Organic farmers have rarely had the opportunity to impact the laws that shape our food supply. Now, a group of organic experts hopes to change that fact.
Rodale Institute has been promoting organic agriculture through research and other programs since 1947, and its newest initiative aims to further that work by bringing the voices of the farmers to policymakers. But just how much impact it will have in today’s food and farm landscape is still in question.
Last September, executive director Jeff Moyer announced the creation of the Organic Farmers Association (OFA) in an effort to unify the community’s voice and amplify its impact.
“The OFA was really inspired by a lifetime of working in organic and recognizing the void was there,” explained Moyer, who has also been farming for the last 40 years. For starters, he hopes to engage and educate farmers, who are often “far too busy … to even pay attention to or recognize how the policy decisions made in Washington will impact their lives back on the farm.“
So far, Moyer says membership numbers are in the hundreds, but the OFA hopes to bring on as many of the 16,000 organic farms across the country as possible. Members will pay $100 a year, which gives them access to educational resources like New Farm Magazine, online webinars, and workshops.
OFA will then send updates on federal policy for members to vote on. Regardless of size, every farm will get one vote on a given issue. Rodale Institute’s Board policy chair Elizabeth Kucinich, wife of Dennis Kucinich, a former U.S. Representative from Ohio, will then act as the lobbyist on the ground representing that collective voice. “Elizabeth … has the ear of congressmen and senators,” Moyer says. “They know who she is and she’s been engaged there for a long time on topics that are important here.”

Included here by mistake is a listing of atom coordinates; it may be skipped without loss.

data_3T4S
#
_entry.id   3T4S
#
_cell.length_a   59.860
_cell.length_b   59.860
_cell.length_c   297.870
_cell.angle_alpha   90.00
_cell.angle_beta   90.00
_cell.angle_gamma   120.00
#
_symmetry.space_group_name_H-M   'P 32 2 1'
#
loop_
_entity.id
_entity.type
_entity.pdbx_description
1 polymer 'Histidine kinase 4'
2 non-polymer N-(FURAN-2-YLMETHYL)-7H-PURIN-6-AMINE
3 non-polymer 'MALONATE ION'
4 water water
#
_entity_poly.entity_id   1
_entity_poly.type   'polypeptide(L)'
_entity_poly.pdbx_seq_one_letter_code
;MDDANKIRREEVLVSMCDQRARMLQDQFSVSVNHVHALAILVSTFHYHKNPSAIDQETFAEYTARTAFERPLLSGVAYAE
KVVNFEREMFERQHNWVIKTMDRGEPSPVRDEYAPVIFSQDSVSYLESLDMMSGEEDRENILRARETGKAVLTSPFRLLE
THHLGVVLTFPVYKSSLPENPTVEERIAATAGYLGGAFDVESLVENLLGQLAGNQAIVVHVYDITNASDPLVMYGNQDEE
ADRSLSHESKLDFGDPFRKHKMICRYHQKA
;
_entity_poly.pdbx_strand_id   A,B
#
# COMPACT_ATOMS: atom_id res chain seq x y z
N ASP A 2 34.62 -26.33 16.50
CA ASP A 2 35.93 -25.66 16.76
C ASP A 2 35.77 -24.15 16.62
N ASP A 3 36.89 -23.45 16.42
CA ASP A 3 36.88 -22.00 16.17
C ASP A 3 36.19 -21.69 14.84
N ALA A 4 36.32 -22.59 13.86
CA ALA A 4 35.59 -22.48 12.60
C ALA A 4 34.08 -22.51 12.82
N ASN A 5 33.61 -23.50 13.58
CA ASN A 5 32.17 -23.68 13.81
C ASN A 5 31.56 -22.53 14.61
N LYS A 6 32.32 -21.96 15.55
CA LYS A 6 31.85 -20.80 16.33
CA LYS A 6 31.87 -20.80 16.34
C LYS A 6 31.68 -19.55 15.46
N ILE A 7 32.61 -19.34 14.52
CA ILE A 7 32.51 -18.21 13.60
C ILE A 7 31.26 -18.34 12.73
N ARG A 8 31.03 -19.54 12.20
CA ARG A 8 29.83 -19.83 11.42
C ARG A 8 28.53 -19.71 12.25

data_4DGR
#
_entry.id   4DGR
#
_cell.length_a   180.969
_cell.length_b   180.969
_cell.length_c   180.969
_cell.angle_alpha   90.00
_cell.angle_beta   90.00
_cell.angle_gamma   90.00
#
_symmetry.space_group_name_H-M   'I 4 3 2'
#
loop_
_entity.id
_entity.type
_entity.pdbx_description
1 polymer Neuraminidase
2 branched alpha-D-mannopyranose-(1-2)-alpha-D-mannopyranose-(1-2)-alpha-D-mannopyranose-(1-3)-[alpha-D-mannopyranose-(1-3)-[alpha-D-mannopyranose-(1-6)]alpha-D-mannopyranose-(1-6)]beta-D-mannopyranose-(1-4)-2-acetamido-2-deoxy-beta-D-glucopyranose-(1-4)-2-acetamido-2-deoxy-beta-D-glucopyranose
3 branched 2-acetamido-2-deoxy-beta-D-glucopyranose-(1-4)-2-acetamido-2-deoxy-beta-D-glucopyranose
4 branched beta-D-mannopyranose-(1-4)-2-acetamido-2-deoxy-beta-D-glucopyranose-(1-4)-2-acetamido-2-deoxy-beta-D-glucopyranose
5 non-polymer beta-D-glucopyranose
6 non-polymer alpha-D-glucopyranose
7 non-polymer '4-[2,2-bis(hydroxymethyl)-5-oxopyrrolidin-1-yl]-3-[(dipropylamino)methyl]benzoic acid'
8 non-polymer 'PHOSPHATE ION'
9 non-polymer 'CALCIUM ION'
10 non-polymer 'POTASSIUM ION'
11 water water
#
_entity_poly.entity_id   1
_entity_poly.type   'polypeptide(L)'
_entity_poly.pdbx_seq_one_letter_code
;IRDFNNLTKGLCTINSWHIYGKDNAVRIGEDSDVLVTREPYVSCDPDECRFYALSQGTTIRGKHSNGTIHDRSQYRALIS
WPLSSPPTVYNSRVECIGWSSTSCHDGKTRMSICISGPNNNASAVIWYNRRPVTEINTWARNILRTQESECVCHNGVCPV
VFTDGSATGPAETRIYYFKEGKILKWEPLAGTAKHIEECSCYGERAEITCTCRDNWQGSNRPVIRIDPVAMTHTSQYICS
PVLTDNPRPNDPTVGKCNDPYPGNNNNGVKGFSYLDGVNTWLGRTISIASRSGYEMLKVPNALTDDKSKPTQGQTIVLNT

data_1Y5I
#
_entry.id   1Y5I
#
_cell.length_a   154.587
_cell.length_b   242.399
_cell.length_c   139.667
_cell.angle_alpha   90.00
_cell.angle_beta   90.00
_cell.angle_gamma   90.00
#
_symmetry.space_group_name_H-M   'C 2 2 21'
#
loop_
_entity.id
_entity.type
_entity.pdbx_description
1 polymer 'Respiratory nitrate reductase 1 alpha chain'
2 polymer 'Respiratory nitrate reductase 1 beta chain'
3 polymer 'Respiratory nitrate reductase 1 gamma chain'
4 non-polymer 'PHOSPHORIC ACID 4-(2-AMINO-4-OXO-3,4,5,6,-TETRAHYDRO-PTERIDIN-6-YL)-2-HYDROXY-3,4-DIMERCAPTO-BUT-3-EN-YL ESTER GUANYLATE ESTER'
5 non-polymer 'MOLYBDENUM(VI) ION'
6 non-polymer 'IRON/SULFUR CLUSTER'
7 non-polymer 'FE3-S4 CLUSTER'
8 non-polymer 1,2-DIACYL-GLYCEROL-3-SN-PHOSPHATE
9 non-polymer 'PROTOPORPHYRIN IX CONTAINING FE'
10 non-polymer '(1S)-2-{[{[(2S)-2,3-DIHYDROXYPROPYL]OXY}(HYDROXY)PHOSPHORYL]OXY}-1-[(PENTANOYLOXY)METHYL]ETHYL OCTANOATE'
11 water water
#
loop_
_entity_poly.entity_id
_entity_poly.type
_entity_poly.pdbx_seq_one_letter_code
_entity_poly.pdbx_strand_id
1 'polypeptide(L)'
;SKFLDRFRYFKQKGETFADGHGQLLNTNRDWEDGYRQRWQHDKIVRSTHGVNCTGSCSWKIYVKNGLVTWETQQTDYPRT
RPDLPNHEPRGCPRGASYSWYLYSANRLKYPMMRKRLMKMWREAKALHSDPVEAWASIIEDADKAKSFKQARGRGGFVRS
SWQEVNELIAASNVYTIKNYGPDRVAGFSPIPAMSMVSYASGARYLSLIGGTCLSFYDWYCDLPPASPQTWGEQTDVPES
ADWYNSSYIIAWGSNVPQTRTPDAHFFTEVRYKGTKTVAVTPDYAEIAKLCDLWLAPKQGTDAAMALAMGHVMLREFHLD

Rodale is a501(c)(3) nonprofit, and therefore will be limited in the percentage of its budget it can spend on lobbying. Moyer says Kucinich will be also be donating at least part of her time while they work to get the effort off the ground.
Plowing Toward Change
It’s a good time for the men and women with their hands in the dirt to get organized.
While less than 5 percent of all food sold in the U.S. in 2015 was organic, that number actually represents a huge increase, according to the Organic Trade Association’s (OTA) 2016 Organic Industry Survey. Organic product sales hit $43.3 billion, with food accounting for $39.7 billion, an 11 percent jump from the year before. That’s more than double the organic food sales compared to a decade before.
At the same time, a significant portion of that food is imported from outside the U.S. for prices that are often lower than what it costs to produce the food here. For example, Turkey became the largest supplier of organic corn and soy in 2016. So while organic farmland in the U.S. hit a record 4.1 million acres in 2016, many farmers are still struggling to find and maintain decent markets for their crops.
And while the organic sector is growing, many important issues that will affect the industry will be hashed out by the new administration and it’s still unclear where—if anywhere—organic ranks among priorities. In addition to the 2018 Farm Bill, agencies such as the U.S. Department of Agriculture (USDA) and the Food and Drug Administration (FDA) will also likely be weighing in on the proposed Organic Checkoff Program, the pending Organic Livestock and Poultry Practices, hydroponics in organic, and the coming organic aquaculture rules.
As of yet, it’s unclear where Secretary of Agriculture nominee Sonny Perdue will stand on many of these issues if confirmed, but the presence of the OFA could at the very least make him and others in power more aware of organic farmers’ concerns.